Poem of the Week | February 02, 2010

This week, we happily feature another poem from our most recent issue, The Questionable Past (32.4): Richard Bausch’s “Dream Poem 10.” Richard Bausch is the author of eleven novels, seven volumes of stories, and, just out from LSU Press, a book of poems and prose entitled, These Extremes.

“Dream Poem 10” comes from a longer series of dream poems; he has this to say about them:

“I wrote these poems in late July and early August of this past summer, when my wife and daughter were visiting family in Canada. I was alone in the house, trying to get back into the wing of work on a novel and spending a lot of time reading and watching old movies. That week and a half, as usual, I spent a lot of time in the provinces past midnight. It was in the night hours that I composed these poems. For me, poetry has always been the most demanding form of expression; my confidence as a writer is, I believe, healthily low, anyway. But regarding poems, I simply feel that my own efforts are seldom much beyond idiocy. I hope these are somewhat beyond it.”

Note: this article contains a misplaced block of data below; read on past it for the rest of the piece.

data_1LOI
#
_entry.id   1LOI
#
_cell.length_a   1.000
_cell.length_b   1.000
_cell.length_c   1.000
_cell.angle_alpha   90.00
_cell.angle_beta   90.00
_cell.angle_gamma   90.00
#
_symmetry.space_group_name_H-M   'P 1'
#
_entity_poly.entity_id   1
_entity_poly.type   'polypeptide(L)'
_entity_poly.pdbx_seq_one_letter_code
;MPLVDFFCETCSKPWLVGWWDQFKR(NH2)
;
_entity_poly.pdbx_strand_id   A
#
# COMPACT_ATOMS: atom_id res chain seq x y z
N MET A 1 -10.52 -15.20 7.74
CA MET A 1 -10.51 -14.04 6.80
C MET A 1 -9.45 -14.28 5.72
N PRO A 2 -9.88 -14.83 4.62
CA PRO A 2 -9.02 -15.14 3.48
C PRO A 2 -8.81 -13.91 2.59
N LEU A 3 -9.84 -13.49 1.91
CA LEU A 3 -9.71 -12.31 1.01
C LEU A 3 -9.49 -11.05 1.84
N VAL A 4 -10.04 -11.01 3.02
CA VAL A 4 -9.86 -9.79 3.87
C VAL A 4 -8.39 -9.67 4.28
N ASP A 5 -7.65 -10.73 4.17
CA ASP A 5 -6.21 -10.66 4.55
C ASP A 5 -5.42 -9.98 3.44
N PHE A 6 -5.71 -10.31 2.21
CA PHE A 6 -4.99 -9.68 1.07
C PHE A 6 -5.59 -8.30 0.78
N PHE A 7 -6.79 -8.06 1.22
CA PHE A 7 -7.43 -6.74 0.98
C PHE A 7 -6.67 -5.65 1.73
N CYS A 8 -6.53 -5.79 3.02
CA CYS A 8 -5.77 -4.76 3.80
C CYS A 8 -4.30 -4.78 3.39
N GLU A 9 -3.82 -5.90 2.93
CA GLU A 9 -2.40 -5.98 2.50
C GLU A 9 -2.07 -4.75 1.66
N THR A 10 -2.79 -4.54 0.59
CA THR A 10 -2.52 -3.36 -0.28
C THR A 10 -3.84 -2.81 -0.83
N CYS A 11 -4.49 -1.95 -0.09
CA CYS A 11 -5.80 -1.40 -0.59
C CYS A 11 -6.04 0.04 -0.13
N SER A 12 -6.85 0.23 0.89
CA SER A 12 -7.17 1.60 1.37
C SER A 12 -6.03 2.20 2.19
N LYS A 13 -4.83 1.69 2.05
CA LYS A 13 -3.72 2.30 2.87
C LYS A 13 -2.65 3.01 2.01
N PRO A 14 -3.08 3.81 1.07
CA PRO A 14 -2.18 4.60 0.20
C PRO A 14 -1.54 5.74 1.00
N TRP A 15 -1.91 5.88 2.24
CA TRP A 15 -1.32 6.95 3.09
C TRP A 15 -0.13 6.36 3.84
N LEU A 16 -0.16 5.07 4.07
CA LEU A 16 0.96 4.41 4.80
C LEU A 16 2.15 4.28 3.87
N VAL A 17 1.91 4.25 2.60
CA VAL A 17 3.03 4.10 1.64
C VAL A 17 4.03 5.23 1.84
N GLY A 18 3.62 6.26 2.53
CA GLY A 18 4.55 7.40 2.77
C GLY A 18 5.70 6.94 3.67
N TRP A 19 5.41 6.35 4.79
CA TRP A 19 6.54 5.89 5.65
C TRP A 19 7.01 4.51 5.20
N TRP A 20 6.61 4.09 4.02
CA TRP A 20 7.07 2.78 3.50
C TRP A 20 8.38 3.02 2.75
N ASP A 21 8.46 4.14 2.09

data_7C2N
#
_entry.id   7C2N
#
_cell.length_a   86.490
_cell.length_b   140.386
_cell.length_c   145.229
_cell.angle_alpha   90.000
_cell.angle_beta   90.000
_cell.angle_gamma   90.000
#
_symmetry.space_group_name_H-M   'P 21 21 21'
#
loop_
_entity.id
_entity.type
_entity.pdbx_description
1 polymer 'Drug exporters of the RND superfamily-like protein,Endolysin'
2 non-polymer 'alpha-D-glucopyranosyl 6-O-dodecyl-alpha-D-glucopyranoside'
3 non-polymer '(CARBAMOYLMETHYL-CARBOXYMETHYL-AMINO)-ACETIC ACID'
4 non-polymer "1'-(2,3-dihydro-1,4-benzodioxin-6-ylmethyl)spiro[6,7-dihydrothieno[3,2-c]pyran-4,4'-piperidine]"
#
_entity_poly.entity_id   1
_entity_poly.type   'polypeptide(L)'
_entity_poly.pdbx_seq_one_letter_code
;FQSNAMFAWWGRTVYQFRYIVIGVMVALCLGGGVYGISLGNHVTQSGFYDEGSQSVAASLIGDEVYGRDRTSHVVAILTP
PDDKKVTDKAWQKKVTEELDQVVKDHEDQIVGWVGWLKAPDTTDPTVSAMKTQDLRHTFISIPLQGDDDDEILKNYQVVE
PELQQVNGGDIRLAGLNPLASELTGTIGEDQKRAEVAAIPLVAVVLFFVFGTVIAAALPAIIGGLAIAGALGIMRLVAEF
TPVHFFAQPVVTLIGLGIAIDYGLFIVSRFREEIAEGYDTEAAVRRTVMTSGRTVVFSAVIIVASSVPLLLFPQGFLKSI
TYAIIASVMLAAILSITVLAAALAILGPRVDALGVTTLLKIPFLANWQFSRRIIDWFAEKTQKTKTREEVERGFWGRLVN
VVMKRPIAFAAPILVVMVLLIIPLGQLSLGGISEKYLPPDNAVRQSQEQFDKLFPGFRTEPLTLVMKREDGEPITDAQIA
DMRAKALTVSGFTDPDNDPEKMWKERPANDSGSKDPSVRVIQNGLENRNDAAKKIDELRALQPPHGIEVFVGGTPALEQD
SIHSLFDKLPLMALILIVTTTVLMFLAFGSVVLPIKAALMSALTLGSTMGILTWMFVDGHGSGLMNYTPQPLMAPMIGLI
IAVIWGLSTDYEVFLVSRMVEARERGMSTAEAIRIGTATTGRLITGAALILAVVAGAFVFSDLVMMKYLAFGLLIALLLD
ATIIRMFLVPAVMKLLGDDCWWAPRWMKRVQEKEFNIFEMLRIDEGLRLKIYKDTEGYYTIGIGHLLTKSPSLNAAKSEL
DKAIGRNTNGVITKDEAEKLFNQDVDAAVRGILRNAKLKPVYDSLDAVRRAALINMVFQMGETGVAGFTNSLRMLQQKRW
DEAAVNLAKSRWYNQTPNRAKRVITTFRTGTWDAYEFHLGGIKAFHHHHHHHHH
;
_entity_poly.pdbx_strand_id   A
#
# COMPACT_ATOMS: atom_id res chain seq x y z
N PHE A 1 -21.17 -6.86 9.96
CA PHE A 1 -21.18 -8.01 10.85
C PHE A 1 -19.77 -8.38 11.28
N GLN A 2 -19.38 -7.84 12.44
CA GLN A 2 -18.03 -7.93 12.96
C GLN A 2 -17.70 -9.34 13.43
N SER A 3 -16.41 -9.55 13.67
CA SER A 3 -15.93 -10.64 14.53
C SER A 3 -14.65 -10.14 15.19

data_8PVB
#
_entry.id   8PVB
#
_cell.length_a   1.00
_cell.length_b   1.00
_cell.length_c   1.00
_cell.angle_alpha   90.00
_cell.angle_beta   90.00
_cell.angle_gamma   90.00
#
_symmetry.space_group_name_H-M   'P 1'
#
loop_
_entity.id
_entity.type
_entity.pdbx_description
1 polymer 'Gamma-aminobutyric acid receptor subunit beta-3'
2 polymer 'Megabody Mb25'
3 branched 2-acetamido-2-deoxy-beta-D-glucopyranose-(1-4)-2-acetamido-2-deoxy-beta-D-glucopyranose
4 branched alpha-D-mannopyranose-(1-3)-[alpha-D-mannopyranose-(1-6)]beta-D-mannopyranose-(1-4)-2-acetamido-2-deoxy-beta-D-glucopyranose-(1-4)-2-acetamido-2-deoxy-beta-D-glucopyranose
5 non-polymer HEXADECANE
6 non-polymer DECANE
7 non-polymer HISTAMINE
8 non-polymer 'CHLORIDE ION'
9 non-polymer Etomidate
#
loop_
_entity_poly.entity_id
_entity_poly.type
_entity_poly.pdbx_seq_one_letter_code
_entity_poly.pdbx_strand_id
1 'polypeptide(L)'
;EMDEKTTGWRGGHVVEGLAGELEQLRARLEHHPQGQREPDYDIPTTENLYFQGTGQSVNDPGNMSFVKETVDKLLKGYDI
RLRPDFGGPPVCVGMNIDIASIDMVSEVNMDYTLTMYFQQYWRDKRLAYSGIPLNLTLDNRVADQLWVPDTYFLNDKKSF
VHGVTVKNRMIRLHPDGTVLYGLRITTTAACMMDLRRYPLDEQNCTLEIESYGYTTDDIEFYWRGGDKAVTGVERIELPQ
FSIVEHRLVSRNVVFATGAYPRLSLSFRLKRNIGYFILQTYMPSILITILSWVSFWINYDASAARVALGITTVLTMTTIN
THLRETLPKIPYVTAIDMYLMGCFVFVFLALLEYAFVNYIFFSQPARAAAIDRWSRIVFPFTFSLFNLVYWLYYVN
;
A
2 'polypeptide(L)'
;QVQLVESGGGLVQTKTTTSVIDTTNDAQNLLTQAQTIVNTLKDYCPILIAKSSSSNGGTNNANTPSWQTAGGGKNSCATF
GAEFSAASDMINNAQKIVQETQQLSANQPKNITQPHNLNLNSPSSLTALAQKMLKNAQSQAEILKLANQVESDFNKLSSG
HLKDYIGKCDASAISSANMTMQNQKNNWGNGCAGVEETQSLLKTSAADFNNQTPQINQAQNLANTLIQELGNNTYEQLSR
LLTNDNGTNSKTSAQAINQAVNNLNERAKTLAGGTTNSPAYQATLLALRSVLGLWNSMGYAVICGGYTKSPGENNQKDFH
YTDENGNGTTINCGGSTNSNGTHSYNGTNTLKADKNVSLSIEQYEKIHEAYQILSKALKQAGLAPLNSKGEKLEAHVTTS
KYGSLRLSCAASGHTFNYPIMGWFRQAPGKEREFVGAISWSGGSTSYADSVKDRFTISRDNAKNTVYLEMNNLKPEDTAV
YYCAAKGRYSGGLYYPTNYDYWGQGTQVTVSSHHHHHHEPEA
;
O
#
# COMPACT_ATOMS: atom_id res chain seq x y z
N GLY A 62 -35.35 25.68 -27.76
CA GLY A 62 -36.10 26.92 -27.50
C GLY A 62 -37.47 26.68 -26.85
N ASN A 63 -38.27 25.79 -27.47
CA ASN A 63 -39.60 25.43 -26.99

Dream Poem 10

I chased sleep all night. We two went far & wide,
Through Time & times,

Old ghosts. He wore a cloak that made him look derelict,
Like a tramp.

He also had a cane & feigned a limp, but I
Wasn’t fooled.

I asked him where you were. He said he didn’t know.
But he would

Show me if I just followed him a few more years.
We went so far

I couldn’t catch him, though his limp grew worse, but he
led me on.

In Athens, we were greeted like two old kind kings,
& asked to stay.

Everyone claimed to have seen you only yesterday.

A vast desert,” I said. “There are so many town
To keep track of.”

No one would listen. Sleep grew weary of the talk.
So we went on.

By now I only wished for him to let his guard
Down, so I could

Corner him. But he went on, kept out of reach.
My legs grew long

As bamboo stalks & thin as thoughts of money to
A man like me.

High in the hills of China, near that wall, I caught
Him. We went down

In a tide of dust & stones, a rage of ash & smoke.
It looked like war.

I dragged him by his feet across the continents,
& finally

Across the sea, the polar caps, the mountains, hills,
& dreaming rivers,

To this old town made out of songs, this street, this house,
This empty house.